Be Specific If You Are Going to Attack the Form of Production

Oh, Rule 34. You are the code section that keeps giving.

Under Federal Rule of Civil Procedure Rule 34(b)(2)(E)(i), a party “must produce documents as they are kept in the usual course of business or must organize and label them to correspond to the categories in the request.”

A Plaintiff brought a motion to compel the opposing party to organize and label their production to correspond to the categories in the Plaintiff’s Requests for Production. Things did not go well for the Plaintiff’s motion. Hall v. Habul, 2015 U.S. Dist. LEXIS 87545, *15-16 (M.D. La. July 6, 2015).


The Defendant’s production was Bates labeled, but the Plaintiff still took the position that the production did not comply with Rule 34(b)(2)(E)(i). Id. Unfortunately for the Plaintiff, there was no further explanation as to why the production did not comply with the Rules. The Court did not know if the production was of electronically stored information, scanned paper documents, or a blended production. Id. Moreover, the Plaintiff did not explain why they did not believe the production was in the usual course of business, which is one of the production options under Rule 34(b)(2)(E)(i). Hall, at *16. As such, the Court could not determine if Rule 34(b)(2)(E)(i) was violated. Hall, at *15.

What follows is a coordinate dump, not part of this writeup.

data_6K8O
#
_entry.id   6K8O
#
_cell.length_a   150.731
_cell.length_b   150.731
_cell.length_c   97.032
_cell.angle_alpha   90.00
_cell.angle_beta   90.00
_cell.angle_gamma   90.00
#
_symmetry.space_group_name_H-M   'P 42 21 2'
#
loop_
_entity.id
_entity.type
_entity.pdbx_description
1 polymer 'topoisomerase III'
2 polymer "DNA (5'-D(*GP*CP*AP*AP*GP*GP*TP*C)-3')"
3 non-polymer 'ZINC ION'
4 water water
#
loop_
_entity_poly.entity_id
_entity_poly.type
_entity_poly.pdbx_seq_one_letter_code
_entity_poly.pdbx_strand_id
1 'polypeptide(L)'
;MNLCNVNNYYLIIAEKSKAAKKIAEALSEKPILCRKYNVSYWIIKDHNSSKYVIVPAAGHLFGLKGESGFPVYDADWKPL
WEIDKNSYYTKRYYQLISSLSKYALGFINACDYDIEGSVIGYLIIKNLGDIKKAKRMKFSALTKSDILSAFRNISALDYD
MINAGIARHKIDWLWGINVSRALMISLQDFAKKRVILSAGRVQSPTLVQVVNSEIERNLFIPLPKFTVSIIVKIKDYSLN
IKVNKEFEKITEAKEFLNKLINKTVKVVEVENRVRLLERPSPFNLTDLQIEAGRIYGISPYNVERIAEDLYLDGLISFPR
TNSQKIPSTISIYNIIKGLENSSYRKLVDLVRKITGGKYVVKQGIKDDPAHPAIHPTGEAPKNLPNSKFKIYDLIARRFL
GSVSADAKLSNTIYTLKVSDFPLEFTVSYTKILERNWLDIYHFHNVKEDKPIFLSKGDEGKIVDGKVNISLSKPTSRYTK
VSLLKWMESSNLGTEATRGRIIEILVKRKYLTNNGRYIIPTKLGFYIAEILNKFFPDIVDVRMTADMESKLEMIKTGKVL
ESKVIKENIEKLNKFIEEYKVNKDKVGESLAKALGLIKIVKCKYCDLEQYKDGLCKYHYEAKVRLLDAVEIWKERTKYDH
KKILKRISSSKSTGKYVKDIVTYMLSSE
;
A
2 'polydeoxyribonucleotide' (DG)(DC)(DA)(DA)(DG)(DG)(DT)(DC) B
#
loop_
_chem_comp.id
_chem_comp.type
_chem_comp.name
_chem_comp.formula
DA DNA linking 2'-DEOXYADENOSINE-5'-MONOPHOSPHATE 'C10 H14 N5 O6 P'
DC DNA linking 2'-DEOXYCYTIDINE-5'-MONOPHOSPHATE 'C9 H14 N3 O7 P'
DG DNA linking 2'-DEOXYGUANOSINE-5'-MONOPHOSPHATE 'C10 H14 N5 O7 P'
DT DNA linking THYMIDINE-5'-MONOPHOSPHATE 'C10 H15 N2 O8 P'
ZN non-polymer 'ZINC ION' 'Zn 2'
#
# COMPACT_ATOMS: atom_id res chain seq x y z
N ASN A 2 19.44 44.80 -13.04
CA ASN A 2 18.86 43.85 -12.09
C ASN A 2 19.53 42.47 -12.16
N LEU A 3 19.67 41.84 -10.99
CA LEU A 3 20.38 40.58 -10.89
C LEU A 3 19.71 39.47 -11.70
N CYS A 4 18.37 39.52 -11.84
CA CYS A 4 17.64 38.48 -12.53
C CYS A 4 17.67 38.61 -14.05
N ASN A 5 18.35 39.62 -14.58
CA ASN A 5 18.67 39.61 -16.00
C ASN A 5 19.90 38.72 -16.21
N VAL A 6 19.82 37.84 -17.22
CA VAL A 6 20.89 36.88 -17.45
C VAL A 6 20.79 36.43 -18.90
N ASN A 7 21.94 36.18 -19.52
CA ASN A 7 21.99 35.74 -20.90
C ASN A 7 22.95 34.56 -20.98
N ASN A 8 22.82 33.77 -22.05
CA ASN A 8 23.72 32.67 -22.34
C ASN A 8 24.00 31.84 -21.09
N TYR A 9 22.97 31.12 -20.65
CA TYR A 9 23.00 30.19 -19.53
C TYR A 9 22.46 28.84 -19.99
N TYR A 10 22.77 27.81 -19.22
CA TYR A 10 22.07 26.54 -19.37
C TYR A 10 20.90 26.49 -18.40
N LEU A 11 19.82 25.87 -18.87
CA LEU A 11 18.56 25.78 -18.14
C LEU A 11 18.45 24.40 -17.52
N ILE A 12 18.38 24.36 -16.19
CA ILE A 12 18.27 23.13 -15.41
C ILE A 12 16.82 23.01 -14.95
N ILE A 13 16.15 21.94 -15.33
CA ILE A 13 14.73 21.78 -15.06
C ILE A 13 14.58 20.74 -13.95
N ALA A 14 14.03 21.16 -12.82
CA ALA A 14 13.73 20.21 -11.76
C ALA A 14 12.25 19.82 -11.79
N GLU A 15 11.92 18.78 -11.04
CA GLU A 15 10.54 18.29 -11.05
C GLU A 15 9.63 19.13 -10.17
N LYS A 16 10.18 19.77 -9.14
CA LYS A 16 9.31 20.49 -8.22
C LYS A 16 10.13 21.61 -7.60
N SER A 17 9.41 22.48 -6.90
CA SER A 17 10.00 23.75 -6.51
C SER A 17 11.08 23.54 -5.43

The only assertion the Court had to work with was the Defense attorney stating the “documents” were produced in the usual course of business. Hall, at *16. There was nothing in the record to refute this statement, thus the Court concluded the Defendant complied with Rule 34(b)(2)(E)(i). Id.

Bow Tie Thoughts